Board accepts the resignation of a trustee and adds District 3 race to May election.
By Joyce Flores
Enrollment at St. Philip’s College is down and administrators are hoping that a $1 million public relations push will boost enrollment.
The Alamo Community College District board approved a $1.5 million fund request from St. Philip’s College in its regular meeting Tuesday.
St. Philip’s College President Adena Loston explained to the board that the money would be coming out of leftover money from the colleges’s 2006-07 budget.
She said when she first arrived at the college in March, there was a $1.8 million deficit and an agreement was made with Chancellor Bruce Leslie to see if the college would be able to roll over some of the remaining balance into the 2007-08 budget.
“(The college) did not fill 14 faculty positions and canceled 82 sections to offset the deficit,” Loston said.
She added that the college took extensive measures like not purchasing non- instructional equipment to save money.
In July, the chancellor sent a letter to board members asking them to consider the roll- over of the money. “A non- routine matter that I would ask you to consider is the approval of some carry-over funds from FY07 for SPC to use in FY08,” states the letter. “Dr. Loston has acted aggressively to solve problems, anticipate future needs and use resources wisely. She and her staff have instituted a number of cost-savings actions this year in face of another allocation decrease for FY08.”
Leslie went on to recommend the board approve up to $1.5 million for carry-over and added that he hoped the action would be taken to the board during the fall semester.
The chancellor explained that the measure was not brought to the board in the fall because the FY07 budget books had not closed yet.
The money will be divided among instructional technologies, a president’s initiative and public relations.
Loston said the college hopes to use the money to recruit from the immediate St. Philip’s community.
Much discussion took place as to whether one college should get a greater public relations campaign than the other colleges.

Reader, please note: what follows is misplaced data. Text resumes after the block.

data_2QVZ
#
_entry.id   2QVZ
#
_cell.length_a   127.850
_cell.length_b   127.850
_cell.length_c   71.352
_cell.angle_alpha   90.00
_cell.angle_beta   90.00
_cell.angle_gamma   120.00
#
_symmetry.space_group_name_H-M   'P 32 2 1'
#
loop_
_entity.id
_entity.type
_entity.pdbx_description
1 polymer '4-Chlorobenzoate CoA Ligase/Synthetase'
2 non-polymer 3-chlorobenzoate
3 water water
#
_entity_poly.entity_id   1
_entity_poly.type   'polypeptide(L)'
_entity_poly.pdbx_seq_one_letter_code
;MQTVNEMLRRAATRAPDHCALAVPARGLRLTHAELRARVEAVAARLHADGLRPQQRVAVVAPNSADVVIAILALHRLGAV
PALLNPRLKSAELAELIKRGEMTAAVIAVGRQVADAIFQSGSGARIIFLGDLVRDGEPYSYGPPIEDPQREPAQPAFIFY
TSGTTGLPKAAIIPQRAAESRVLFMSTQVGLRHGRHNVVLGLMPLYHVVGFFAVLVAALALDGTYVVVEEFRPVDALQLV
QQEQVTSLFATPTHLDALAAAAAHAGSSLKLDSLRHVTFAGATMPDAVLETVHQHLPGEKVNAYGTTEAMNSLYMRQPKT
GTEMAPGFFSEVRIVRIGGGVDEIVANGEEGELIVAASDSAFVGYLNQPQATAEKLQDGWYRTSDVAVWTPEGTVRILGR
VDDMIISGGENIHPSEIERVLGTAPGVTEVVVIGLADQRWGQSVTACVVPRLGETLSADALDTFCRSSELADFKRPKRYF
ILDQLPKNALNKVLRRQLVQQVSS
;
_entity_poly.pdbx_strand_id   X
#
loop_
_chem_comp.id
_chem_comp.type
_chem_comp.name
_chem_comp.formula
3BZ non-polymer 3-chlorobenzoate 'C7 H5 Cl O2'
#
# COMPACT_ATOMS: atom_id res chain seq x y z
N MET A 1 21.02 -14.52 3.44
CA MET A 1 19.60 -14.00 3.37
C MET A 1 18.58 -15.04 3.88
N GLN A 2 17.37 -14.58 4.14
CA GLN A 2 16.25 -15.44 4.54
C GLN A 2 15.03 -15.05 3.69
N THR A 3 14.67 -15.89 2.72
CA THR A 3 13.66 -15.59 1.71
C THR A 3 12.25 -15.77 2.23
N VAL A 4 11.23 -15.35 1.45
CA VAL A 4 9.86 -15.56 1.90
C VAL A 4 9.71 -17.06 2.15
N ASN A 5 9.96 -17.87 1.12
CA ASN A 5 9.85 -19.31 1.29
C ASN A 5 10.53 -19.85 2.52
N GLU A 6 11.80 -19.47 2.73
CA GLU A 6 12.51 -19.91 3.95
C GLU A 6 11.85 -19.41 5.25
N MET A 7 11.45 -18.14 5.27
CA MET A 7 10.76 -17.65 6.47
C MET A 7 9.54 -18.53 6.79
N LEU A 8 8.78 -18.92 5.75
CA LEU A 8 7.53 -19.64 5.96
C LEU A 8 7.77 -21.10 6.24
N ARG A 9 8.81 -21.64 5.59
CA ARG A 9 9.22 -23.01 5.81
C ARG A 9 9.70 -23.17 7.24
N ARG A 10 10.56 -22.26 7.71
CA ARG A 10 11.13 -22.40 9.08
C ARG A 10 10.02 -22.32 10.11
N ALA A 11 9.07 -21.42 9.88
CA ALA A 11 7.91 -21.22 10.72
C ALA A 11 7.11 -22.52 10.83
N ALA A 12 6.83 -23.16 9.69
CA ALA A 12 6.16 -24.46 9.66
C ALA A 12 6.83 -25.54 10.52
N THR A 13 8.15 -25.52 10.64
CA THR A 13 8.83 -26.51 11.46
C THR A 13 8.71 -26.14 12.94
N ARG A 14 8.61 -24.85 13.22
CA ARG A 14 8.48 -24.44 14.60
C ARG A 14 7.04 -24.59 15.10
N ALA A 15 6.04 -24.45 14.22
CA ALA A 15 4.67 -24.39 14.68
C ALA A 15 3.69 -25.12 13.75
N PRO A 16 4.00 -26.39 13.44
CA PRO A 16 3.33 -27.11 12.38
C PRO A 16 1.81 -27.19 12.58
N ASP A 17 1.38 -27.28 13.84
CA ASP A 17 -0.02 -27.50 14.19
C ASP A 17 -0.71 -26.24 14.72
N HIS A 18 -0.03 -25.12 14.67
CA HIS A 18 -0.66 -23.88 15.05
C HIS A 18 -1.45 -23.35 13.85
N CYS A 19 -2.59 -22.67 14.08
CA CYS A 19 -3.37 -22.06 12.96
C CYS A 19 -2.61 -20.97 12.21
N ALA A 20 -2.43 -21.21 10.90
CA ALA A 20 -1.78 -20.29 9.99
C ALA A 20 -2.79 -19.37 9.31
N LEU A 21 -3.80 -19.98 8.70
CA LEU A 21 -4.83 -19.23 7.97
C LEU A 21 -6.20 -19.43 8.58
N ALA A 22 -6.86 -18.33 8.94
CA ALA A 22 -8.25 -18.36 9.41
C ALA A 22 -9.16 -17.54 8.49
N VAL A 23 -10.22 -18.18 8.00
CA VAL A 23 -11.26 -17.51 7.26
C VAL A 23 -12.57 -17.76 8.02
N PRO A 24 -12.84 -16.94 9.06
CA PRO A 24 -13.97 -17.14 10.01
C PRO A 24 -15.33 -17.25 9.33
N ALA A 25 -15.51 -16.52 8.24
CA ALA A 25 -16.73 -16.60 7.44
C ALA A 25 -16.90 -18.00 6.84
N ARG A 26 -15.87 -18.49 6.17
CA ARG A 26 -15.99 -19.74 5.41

District 9 trustee James Rindfuss said he did not feel right about one college spending more on recruitment efforts. He said all colleges should be advertised equally.
District 7 trustee Charles Conner added that while it was not regularly done, St. Philip’s needed the extra recruitment efforts because of declining enrollment. “As noted in demographic studies, in the area surrounding St. Philip’s College, we don’t have those represented,” Conner said before adding that most St. Philip’s students were from the North or Northeast side of San Antonio.
District 2 trustee Denver McClendon said that one of the things that made the trustees uneasy was the amount of money being spent on public relations. “We are talking about a million dollars,” he exclaimed.
District 6 trustee Gene Sprague said there were times that justified target marketing efforts. “This is obviously one of those times.”
“We had a dramatic change in leadership at St. Philip’s; not only the president but thoughout the college,” Sprague said.
“St. Philip’s is an exciting, great college, and the population in that area needs to be made aware that that college cares about them.”
Trustees voted 7-1 to approve the item. Rendfuss was the only one who opposed.
Another big topic for the night was the resignation of District 3 trustee Jennifer Ramos and what would be done to fill the position.
Ramos, who was an aide to Roland Gutierrez, was appointed to fill his District 3 City Council seat when he resigned. Gutierrez is running for the state representative District 119 seat.
She submitted her resignation letter Jan. 17 stating, “It has been a great pleasure to serve on the Alamo Community Colleges board of trustees since June 2004. During my time here, we have been able to see the community colleges grow and prosper in great strides. I look forward to continuing a relationship with the Alamo Community Colleges.”
Board members accepted her resignation and have decided to leave the positon vacant until the May election. Along with Districts 4,8 and 9.
A similar incident occurred in February 2004 when District 3 trustee Vincent A. Lázaro resigned from the board. At that time, board members decided to advertise the position and interview candidates.
Ricardo Martinez was chosen and served on the board for three months, before he ran in the May 2004 elections for District 3 trustee but was beaten by Ramos.
Zárate said the board decided not to do that this time around because it would be too time-consuming and the person chosen to serve on the board would not have enough time to get acquainted with the board process before the election in May.
Zárate said it would be better to let the person campaign and let the public decide.
The date for the May district trustee elections also were formally announced at Tuesday’s meeting.
The board called for an election of three single-member district trustees on May 10 along with the Bexar County elections.
The board also unanimously approved the acquisition of five land purchases.
The district bought 59,292 acres of land at 10440 Jarrat Road, Von Ormy, on which the First Responders Academy will be built. It was purchased for $680,000.
This college acquired 124 E. Courtland for $192,000 and 204 W. Evergreen for $125,000.
St. Philip’s acquired 207 Gevers and 215 Wyoming for $182,000.